What is Dental Disease?
Imagine what would happen if you stopped brushing your own teeth; even if you ate hard food as dogs and cats do? As a result of the convenient commercial diets and table scraps; greater than 80% of dogs and cats have periodontal disease by 5 years of age. In fact, periodontal disease is the number one disease of pets 3 years of age and older.
Periodontal disease occurs when plaque, a sticky substance consisting of food and bacteria, hardens and turns to tartar. Tartar, a sort of bacterial concrete, then inflames gums leading to gingivitis and gum recession. Tartar also builds up underneath the gum line leading to infection and loosening of the tooth root. When gingivitis and periodontal disease become severe enough, animals begin to lose teeth. In addition to tooth loss, gingivitis and periodontal disease are very painful conditions for our pets. The health implications don’t stop there. A diseased mouth also affects the kidneys, liver and heart. Inflamed gums bleed easily and anytime the gums bleed bacteria from the mouth can gain easy access to the bloodstream showering the kidney, liver and heart valves with bacteria. The constant low grade infection in these organs can lead to organ failure and death. Studies have shown that animals with gingivitis and periodontal disease live an average of 2-3 years less than pets with healthy mouths.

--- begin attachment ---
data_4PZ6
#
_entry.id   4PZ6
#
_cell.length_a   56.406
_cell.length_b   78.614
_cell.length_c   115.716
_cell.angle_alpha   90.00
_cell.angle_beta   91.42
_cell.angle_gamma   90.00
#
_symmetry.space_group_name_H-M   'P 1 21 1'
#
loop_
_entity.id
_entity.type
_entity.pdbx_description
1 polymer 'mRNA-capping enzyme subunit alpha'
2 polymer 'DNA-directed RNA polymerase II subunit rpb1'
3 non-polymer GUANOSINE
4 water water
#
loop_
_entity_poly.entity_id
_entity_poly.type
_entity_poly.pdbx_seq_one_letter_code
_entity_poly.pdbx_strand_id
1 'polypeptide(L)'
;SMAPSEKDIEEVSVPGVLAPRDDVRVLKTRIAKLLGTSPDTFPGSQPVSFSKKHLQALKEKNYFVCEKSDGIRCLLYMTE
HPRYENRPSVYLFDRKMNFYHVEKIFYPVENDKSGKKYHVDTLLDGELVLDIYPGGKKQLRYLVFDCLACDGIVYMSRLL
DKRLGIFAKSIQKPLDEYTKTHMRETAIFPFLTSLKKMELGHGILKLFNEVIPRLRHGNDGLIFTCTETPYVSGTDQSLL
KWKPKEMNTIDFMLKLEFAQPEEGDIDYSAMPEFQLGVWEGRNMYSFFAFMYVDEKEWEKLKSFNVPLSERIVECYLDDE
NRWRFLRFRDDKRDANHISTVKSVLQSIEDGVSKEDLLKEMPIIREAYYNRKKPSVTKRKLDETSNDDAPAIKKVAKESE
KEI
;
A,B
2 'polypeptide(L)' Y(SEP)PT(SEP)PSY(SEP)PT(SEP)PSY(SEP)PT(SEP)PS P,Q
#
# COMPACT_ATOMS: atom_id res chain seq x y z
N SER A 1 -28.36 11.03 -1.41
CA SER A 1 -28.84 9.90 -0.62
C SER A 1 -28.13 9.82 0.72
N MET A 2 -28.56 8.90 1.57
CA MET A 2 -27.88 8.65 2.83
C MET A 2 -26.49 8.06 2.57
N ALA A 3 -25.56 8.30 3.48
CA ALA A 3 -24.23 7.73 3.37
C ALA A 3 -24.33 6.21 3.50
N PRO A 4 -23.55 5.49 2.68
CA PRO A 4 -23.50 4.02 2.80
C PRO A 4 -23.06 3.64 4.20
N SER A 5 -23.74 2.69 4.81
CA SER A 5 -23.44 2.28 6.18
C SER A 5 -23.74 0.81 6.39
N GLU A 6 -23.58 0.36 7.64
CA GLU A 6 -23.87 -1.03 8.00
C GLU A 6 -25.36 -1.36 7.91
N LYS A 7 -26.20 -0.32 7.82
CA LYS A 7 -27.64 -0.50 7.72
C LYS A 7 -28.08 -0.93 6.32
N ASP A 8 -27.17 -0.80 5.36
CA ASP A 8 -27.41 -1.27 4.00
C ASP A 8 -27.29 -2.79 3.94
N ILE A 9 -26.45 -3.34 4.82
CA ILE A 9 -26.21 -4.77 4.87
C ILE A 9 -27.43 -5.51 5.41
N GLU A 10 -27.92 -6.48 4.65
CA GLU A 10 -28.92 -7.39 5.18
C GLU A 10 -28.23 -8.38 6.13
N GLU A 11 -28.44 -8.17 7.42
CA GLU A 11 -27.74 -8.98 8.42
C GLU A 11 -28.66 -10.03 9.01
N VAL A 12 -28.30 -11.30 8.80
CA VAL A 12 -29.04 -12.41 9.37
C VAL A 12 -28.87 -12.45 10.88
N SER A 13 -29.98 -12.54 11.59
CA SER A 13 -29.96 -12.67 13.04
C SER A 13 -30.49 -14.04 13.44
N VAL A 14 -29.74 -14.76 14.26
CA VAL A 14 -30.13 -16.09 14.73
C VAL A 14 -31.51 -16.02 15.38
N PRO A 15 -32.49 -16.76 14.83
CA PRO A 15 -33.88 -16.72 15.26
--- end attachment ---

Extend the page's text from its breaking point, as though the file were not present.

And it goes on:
Examinations at home as well as routine veterinary care are important in identifying and rectifying dental problems in our pets. If any abnormalities are identified then a dental cleaning under anesthesia is necessary. We use a device called an ultrasonic scaler to help remove stubborn tartar from your pet’s teeth. We then polish the teeth with a hand held polisher identical to what your dentist would use. In addition we perform a complete oral exam to identify loose or damaged teeth as well as oral tumors or abnormalities. Anesthesia is necessary in animals because they would not tolerate the extensive nature of the cleaning and exam while awake. Many people worry about the risk of anesthesia especially in older animals. Admittedly there is always a certain level of risk to any anesthetic period but the anesthesia we use is very mild and short lasting. We also put a tube down their wind pipe to help protect the airway during the cleaning. In any pet, especially older pets undergoing anesthesia, we always encourage a preoperative blood panel. This blood panel checks the function of the kidney, liver and red blood cells. If all these organs are working well and the heart sounds normal, an older animal can undergo anesthesia as safely as a young animal. Dental cleanings are recommended every 6-12 months depending on your individual pet and its susceptibility to dental problems. Routine examinations will help to identify the frequency of dental cleanings that your particular pet needs.
We offer discounted Dental cleaning during February and August.